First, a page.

Goff Brook from Mill Woods to the CT River
On a "balmy" Saturday morning in January, thirteen
adventurers met at the Eleanor Buck Wolf Nature Center
and set out to follow Goff Brook down to the river. Nature
Center Director Christopher Shepard, driving the Park
and Rec van, met us on Mill Street, after the first leg
through Mill Woods. We were out to see first hand what
kind of a wildlife corridor Goff Brook provides linking
Mill Woods in "upland" Wethersfield with the
Great Meadows down along the Connecticut River.
downstream of the town swimming area and ball field complex,
the group passed along the shore of Bell Pond where Goff
Brook pauses before plunging 15/20 feet over the dam spillway
and flows through a "cateract" below the magnificant
oak, maple and beech woods, down to the Maple Street culverts.
Mill Street and the Silas Deane Highway the "corridor"
narrows, passing between apartment buildings and business
parking lots. The group paused for a photo on the foot
bridge linking the parking lots.
quick shuttle in the van brought us safely to the East
side of Silas Deane Highway/Route 99 to resume our stream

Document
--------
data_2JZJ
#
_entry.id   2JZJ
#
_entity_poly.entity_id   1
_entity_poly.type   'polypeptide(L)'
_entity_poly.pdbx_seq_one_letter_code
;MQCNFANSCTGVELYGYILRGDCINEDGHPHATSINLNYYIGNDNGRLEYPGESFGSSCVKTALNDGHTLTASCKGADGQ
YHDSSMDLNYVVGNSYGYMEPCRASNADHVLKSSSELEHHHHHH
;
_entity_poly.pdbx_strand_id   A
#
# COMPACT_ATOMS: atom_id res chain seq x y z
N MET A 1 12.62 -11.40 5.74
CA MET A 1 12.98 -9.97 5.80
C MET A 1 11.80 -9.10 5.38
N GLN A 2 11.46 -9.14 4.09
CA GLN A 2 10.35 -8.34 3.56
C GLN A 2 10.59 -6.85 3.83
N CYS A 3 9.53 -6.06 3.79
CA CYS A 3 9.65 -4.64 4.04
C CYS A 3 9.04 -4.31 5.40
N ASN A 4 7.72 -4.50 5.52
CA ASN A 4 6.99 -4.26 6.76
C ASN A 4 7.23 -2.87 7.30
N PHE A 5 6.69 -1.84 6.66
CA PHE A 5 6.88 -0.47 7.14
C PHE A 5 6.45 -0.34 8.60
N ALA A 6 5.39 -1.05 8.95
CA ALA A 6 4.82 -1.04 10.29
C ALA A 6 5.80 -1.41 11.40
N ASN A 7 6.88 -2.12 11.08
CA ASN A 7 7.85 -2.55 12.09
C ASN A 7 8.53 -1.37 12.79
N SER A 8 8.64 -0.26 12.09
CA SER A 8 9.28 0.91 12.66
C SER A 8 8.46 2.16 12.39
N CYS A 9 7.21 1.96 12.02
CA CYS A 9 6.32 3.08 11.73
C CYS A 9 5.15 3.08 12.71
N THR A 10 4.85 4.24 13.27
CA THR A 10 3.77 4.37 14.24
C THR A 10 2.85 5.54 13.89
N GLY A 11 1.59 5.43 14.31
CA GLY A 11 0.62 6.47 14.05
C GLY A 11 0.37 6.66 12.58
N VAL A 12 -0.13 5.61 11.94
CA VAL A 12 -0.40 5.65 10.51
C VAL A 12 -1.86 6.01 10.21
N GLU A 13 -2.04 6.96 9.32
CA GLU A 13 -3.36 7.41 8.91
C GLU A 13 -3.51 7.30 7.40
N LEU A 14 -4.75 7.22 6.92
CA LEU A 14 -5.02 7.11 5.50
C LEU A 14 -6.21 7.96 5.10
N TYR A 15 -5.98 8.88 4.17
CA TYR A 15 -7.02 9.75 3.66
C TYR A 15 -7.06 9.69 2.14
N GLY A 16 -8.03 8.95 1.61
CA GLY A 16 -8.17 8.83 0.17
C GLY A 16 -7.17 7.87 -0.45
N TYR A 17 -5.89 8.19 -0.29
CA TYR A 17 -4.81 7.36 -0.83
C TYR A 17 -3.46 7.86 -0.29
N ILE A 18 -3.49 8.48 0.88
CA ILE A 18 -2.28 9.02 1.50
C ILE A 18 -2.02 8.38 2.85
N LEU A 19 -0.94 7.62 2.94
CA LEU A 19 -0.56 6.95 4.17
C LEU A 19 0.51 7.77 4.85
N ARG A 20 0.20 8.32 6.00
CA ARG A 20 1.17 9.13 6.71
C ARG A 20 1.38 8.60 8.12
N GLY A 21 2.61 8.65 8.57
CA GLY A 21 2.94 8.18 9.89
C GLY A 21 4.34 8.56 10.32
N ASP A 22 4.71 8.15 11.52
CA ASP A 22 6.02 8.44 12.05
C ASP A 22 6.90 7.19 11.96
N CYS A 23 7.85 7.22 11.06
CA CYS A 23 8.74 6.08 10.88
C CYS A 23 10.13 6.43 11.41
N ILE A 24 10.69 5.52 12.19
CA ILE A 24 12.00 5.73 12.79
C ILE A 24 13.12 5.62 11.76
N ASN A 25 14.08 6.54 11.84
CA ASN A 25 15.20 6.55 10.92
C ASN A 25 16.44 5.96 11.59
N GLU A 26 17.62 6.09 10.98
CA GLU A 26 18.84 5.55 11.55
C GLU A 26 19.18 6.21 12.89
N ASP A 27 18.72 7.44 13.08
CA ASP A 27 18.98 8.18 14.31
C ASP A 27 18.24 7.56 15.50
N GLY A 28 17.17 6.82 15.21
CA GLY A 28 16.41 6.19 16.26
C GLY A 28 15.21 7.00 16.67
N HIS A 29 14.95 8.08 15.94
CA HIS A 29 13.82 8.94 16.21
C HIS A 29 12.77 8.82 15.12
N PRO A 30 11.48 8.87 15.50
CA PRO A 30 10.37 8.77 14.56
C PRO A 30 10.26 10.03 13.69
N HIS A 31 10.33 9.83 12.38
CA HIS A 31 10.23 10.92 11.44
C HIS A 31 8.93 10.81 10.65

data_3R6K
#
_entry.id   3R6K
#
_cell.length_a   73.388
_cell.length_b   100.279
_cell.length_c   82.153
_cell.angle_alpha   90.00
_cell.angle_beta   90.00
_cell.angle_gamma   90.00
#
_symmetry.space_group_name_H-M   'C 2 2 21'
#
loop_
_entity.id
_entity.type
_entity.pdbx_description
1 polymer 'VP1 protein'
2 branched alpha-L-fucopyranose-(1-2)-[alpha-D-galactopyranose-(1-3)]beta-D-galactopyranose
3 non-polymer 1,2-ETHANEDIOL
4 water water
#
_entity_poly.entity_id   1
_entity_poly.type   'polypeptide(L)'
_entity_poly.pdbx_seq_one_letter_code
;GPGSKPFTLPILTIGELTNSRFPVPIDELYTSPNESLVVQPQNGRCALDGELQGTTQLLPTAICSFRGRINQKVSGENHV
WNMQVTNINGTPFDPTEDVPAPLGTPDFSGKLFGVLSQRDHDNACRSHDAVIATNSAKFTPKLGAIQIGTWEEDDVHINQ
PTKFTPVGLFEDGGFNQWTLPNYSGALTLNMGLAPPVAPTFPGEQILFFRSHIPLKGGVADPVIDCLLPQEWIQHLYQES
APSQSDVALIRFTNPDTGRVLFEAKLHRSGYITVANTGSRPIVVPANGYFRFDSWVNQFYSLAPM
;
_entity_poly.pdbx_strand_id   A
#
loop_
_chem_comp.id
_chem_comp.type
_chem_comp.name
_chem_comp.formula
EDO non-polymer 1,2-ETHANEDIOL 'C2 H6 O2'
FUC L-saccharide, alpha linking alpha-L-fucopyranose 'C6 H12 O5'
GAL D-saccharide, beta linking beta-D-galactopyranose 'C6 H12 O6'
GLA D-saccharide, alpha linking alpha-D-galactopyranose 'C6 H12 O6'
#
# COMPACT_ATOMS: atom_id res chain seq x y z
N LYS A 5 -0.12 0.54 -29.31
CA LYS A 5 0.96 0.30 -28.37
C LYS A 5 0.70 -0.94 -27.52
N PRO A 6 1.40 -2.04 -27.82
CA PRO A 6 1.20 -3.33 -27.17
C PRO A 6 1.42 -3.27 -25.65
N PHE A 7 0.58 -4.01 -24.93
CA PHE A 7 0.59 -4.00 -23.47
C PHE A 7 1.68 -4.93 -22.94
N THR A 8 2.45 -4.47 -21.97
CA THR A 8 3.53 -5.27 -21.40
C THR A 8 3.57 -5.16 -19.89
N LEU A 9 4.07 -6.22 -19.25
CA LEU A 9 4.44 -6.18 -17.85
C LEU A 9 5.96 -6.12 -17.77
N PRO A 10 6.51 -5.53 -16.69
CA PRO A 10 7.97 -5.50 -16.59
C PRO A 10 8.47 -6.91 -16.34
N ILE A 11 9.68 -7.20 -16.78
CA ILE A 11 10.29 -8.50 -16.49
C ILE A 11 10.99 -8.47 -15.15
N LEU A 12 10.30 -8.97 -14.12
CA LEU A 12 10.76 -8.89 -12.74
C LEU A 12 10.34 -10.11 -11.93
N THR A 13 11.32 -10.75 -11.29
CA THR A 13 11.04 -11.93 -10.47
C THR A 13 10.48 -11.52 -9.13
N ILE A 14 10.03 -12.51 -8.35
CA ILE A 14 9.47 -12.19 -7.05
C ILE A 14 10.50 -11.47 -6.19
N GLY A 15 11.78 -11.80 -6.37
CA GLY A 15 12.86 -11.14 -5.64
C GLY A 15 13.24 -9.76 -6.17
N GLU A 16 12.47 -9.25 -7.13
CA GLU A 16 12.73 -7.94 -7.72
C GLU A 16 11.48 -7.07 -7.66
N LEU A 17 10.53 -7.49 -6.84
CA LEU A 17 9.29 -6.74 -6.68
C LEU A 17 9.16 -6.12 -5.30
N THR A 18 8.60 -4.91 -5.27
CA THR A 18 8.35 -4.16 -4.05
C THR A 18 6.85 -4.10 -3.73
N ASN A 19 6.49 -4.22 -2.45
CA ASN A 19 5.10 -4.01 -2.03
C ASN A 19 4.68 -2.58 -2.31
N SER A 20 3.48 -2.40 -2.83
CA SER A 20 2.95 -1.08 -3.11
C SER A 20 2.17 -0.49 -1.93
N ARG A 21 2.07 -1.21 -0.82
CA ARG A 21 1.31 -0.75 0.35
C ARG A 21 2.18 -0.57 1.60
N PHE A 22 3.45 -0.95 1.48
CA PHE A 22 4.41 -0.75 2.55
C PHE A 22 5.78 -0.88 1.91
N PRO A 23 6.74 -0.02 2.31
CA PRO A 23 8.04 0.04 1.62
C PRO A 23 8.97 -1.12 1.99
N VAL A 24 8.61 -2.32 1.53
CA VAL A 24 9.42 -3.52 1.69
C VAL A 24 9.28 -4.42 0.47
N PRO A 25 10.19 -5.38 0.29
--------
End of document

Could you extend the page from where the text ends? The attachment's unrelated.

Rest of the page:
walk, where deer scat in the grass below the Two Rivers
Bank parking lot gave evidence of nocturnal wildlife grazing.
Clearly, the main culvert under the highway would accommodate
a white tail deer, though a buck with a big rack might
have to duck. The frozen still water between between the
Two Rivers Bank and Puritan parking lots was the first
clue that other wildlife might be enjoying this stretch
of the Goff Brook habitat, including the area proposed
for the Hartford Hospital Medical Building parking lot
The question faced last spring by the Inland Wetlands
and Watercourses Commission, and now before the Army Corps
of Engineers is whether another 100 feet of Goff Brook
should be filled and paved up to the edge to make way
for a badly needed parking lot expansion, or whether the
present wetland area should be preserved and other more
responsible arrangements be made for our automobiles.
One such arrangement would be a parking garage that would
allow twice as many cars per acre of pavement.
excursion may not constitute a scientific study of the
value of Goff Brook as a wildlife corridor, but we sure
saw some eyepopping evidence. Check out the row of cottonwoods
laid down for winter food supply by very enterprising
beavers along Goff Brook just below the former Society
for Savings office building parking lot.
from the East side of the brook were two beaver dams with
successive drops of 15 to 20 inches each. Beaver dams
perform an important environmental function by settling
and filtering out pollutants like the road sand washing
off the highway and parking lots. Meanwhile the water
spills freely over the dam in a small rapid aerating the
water. Fish attempting to swim upstream to spawn can leap
over them. The cottonwood trunk downed across this dam
has been neatly pruned of all its small branches.
short ride in the van brought us onto Middletown Avenue,
under the I91 overpass where we paused to note the spillway